Mohammad Sultan Bhat, the head of the Geography department at University of Kashmir, said that research on climate science is still evolving in south Asia, but some studies carried out by IPCC in recent years have warned that extreme weather events would be quite frequent because of climate change in south Asia.

“Some events such as the occurrence of heavy snowfall as early as November for two consecutive years in 2018 and 2019 in Kashmir is certainly abnormal. But we need thorough studies to come to any conclusion,” he said.

Bhat observed that snow avalanches and landslides occur with more frequency in Gurez because of narrow valleys, its close proximity to Kargil and strong influence of western disturbances which cause heavy snowfall in Gurez and other high altitude areas of Kashmir such as Machil, Karen and Gulmarg. “Steepness of slopes is also a major cause especially in Gurez,” he added.

Shakil Romshoo, the department head at Kashmir University’s Earth Sciences said that the improvement in technology is helping the defence authorities to issue warnings about disasters which might be instrumental in reducing down the casualties. “It is true that more disasters are happening now. But is too early to connect them directly with climate change,” he said.

Thukjay Lotus, a porter who works at Siachen, told this correspondent at Panamik Village near the base camp of Siachen glacier in Ladakh that he finds avalanches the biggest threat in his work. “When we go there, we are always mindful of the danger of avalanches. Two years back, I had a narrow escape. In the last 10 years, a number of avalanches have occurred at Siachen many of them resulting in casualties,” Lotus said.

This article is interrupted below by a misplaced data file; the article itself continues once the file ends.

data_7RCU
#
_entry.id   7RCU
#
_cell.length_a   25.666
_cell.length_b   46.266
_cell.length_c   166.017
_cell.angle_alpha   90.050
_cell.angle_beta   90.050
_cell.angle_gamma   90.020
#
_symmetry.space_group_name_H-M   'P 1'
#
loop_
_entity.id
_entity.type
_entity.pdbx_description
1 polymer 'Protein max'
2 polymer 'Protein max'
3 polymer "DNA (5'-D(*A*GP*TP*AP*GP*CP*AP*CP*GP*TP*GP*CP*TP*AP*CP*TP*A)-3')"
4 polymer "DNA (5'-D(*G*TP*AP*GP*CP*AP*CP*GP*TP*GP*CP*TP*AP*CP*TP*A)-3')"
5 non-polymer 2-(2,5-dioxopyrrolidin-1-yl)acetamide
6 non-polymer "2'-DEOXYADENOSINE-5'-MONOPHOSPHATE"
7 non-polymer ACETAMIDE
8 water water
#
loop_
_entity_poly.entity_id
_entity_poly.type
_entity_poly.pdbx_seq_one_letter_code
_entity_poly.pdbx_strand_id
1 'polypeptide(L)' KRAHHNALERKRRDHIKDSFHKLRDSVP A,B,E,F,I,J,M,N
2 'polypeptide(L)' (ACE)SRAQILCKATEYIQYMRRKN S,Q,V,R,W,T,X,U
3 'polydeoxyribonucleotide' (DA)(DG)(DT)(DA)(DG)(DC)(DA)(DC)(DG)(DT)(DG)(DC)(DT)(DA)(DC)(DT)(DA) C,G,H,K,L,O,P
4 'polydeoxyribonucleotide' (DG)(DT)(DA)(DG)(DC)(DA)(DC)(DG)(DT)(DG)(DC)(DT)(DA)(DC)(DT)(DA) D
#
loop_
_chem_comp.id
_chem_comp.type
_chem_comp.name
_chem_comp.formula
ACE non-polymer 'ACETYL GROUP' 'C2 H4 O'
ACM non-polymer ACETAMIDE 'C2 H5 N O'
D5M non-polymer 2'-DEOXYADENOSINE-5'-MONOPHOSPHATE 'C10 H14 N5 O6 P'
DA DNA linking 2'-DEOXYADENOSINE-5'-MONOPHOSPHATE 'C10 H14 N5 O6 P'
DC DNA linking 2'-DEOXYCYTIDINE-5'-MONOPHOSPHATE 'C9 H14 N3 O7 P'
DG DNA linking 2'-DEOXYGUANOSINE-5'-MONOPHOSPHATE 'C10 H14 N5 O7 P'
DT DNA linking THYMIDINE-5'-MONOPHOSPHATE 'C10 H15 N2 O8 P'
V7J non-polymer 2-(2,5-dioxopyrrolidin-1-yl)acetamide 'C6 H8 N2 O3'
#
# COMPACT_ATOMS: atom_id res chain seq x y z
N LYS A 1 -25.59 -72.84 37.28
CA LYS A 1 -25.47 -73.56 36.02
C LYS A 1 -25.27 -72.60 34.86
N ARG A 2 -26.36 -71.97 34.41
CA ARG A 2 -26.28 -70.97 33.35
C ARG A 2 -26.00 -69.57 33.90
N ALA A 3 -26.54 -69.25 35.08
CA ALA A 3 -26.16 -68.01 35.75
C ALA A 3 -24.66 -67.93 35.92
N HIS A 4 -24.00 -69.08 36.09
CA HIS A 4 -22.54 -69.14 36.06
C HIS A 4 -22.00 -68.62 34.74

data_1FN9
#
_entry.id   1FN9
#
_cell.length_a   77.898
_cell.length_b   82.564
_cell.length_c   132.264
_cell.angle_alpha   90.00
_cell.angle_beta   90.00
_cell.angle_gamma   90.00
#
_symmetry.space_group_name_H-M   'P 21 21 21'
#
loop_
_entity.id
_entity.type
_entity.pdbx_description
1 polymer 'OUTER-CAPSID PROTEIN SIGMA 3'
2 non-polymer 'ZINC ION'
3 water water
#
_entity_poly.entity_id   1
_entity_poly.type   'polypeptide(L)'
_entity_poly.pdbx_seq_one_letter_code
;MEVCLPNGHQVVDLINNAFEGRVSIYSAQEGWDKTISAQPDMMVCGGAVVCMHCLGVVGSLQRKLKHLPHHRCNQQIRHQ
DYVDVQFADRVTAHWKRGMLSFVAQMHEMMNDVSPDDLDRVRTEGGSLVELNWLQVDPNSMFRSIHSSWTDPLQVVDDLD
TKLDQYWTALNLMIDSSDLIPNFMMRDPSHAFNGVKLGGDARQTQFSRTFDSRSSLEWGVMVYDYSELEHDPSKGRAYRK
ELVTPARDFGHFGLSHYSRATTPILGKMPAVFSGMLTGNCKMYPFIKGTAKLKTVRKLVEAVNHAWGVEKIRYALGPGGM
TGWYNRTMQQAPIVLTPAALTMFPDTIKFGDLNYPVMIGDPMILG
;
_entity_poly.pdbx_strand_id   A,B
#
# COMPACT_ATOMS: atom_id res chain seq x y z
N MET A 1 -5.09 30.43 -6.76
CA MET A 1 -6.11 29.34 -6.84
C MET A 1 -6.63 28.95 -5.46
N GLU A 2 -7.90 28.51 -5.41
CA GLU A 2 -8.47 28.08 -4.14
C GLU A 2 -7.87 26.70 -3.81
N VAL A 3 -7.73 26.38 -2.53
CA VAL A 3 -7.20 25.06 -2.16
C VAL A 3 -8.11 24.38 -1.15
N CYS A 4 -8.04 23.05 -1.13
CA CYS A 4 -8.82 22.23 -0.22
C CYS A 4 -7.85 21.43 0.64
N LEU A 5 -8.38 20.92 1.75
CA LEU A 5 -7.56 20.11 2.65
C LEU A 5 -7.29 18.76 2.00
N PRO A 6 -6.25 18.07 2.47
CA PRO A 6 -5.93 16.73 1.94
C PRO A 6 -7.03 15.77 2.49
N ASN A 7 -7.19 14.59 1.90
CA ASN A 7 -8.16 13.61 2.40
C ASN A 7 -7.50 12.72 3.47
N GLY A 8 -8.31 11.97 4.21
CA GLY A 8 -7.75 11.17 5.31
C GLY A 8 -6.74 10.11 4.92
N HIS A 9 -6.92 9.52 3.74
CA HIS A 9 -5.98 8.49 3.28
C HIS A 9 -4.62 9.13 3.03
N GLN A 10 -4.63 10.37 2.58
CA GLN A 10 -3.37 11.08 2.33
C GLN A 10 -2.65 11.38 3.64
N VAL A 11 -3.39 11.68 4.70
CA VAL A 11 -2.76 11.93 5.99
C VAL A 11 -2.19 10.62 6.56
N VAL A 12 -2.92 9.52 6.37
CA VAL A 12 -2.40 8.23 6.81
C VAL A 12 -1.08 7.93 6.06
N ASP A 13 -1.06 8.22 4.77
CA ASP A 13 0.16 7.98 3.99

Getting essential supplies to the military posts in Siachen, with some of the Indian posts over 6,700 meters high, is costing both the countries hundreds of millions of dollars. For example, from 2012 to 2016, India has spent USD 1, 128 million on ration and clothing as per official figures from Indian government. India uses helicopters for dropping the supplies, while Pakistan, whose positions are closer to the road heads, uses porters and mules for taking the supplies to its positions.

At 71.4 km, the Indian controlled Siachen glacier in Karakoram Range is the second longest glacier outside the polar regions. The Karakoram Range, a long mountain range runs over a length of around 500 km forming an extreme high mountain environment. In mountaineering terms it is the area with one of the highest density of high peaks in the world. Four of the 14 peaks higher than 8,000 metres – K2, Gasherbrum I and II, and Broad Peak – are located at the uppermost portion of the Baltoro glacier in Baltistan, controlled by Pakistan.

Partly due to the conflict over Siachen, the area around Siachen has the largest number of unclimbed peaks in the world, of which the Saltoro Kangri II (7,705 m) is the highest.